Ghostwriters get to rub shoulders with some fascinating people. Sometimes it's celebrities, but often it's simply those who have lived unusual and intriguing lives. In the words of bestselling ghost Andrew Crofts:
"Behind the title of ghostwriter, I could converse with kings and billionaires as easily as whores and the homeless, go backstage with rock stars and actors. I could stick my nose into everyone else's business and ask all the impertinent questions I wanted to. At the same time, I could also live the pleasant life of a writer."
The below autobiography excerpt is based on an interview with Roc Sandford about life on the island of Gometra, a remote and beautiful place that he describes as a "peopled wilderness".
Island Life Excerpt
I believe that we all have a kind of homing instinct. If the home we grew up in is gone, then we have a desire to find somewhere like it. I wanted my son Cato to have a similar childhood to me and learn to live in the wild. I was looking for somewhere remote that would be hard to spoil. I was finding it hard to find a place that I liked. I drove around Europe looking - I went to Eastern Europe, the German Democratic Republic, Romania, Bulgaria, Scotland.
I heard about a place called Gometra that was for sale alongside various other remote Scottish islands. I wasn’t particularly interested but I went to have a look. Getting here is challenging - you have to take a train from Glasgow, a ferry to the Isle of Mull, a bus, and then another bus to Ulva ferry. After that you have to row across or get a ride on the ferry, followed by an eight mile walk across a mountain dirt track. Finally you cross a little bridge and you’re on Gometra.
It’s quite a good way to approach because you leave more and more behind you. The physical rigour puts you in the right space to enter a new place.
When I arrived at Gometra I met Iain Munro for the first time, who became a good friend.
He lived on the next door island and I got the impression he was vetting potential people looking at Gometra. I liked to think that I chose Gometra, but I think in reality Iain chose me. When I first arrived at the island with Cato it was deserted. There were a number of people on Ulva, the next door island. Gometra in contrast had nobody living here, in part because it is such a challenging place.
There were about six empty houses, only one was liveable. Quite a few people had tried to make a go of it and most had lasted about two years and then left. There’s a very distinct pattern on the island- you usually have an amazing two years and then you have to go because it’s too hard. There’s no electricity, no doctor and no schools. There’s no ferry either so it’s very tough.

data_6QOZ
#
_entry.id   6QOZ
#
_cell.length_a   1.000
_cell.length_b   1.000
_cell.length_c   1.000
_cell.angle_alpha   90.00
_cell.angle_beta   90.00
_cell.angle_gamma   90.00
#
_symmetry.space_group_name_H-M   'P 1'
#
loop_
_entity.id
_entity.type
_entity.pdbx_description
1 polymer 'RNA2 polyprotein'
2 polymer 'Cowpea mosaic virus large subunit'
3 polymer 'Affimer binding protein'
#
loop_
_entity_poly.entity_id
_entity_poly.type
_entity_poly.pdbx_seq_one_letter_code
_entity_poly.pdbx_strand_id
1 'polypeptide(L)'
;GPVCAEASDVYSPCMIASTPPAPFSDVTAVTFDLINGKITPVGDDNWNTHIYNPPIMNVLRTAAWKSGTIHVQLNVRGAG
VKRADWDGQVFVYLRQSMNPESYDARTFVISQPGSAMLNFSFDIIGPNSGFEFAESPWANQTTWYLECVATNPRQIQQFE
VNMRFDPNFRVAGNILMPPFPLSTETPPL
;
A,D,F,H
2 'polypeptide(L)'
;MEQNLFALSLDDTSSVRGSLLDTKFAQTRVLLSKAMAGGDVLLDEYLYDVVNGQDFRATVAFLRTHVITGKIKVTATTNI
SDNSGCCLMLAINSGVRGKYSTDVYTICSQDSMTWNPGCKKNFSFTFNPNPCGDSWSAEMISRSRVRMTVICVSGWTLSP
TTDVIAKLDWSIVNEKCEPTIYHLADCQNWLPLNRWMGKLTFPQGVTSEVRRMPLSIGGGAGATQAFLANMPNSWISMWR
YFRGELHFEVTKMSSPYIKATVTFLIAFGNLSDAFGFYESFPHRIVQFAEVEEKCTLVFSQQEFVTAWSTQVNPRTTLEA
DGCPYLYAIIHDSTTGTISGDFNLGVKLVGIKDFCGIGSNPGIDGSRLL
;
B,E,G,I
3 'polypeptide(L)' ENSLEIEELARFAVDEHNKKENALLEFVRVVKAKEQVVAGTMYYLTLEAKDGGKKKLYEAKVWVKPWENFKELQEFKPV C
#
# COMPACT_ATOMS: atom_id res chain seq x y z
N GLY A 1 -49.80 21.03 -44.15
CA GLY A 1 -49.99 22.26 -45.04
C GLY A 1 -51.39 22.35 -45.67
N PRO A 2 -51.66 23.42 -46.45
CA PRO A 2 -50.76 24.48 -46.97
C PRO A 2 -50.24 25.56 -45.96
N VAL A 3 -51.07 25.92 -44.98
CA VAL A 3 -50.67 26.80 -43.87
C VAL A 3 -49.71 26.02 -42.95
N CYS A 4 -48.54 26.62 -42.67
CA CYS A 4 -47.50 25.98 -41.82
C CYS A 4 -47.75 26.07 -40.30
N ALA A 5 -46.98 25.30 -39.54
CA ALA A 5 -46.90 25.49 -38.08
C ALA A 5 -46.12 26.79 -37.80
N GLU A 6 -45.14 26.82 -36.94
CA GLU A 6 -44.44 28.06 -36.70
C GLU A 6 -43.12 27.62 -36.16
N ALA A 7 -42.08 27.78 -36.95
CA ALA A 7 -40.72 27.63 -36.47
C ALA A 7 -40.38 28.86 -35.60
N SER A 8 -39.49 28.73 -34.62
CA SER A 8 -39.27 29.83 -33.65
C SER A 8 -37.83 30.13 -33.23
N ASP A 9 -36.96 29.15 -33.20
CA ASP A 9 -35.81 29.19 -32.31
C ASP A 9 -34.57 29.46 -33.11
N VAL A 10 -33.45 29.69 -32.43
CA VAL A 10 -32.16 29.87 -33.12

I didn’t always have communication with the outside world out here. There was a landline but it was intermittent. It ran with copper wires and BT had actually forgotten how to mend them. They would swing together in the wind sometimes and you would hear these amazing sounds from the wires shorting.
At the beginning of my time here I found a lot of wreckage that had washed up on the beaches. If you needed something like a dish brush you could often find it lying on a beach somewhere. It was very handy as we didn’t have shops nearby. When I first arrived I didn’t have a particular plan.
I was just looking for a farm, somewhere beautiful and wild, a place surrounded by nature to live with my son Cato. It was just me, Cato and often, my dad. We spent a lot of time playing music, reading, chopping wood, and trying to make the water run. It was very much a Garden of Eden-style existence.
But the moment I saw those houses, I found myself thinking “they need roofs putting back on and some people in them”. It became a new project. Over time, and with Iain’s help, we started to fix them up and people came to the island. Before long, we had a little community. The most at any one time has been about 12, but in all about three dozen people have lived here over the past quarter century.
I had a policy of giving ad-lib housing to anyone who came. Just occasionally there was a good reason to refuse a person, but provided we had the capacity, we almost never turned anyone away. Our residents would range from people who had dropped out and didn’t want anything to do with the outside world and were maybe living on benefits or just foraging. Then there were the ones who had jobs and would travel for hours every day to get to work.
Some of the islanders worked for me on the farm, fixing up houses and doing odd jobs. Then there were many transient guests, who would come and go for short periods. When more people arrived it became more of a community with a division of labour and community interactions, a lot of ceilidhs, a lot of partying, and a lot of drinking too much whiskey at night. It was wonderful.
On Gometra you move into a different, more tranquil state. You sleep more, you slow down a bit, you maybe don’t think so clearly. But you arguably have a closer grip on the deeper realities.
Sometimes in the winter it would rain and blow for weeks and you would want to get away. Most of the time though I found that I didn’t want to leave, provided I had my children with me. But unfortunately we couldn’t get a teacher, so the children are educated offshore and we live here part time.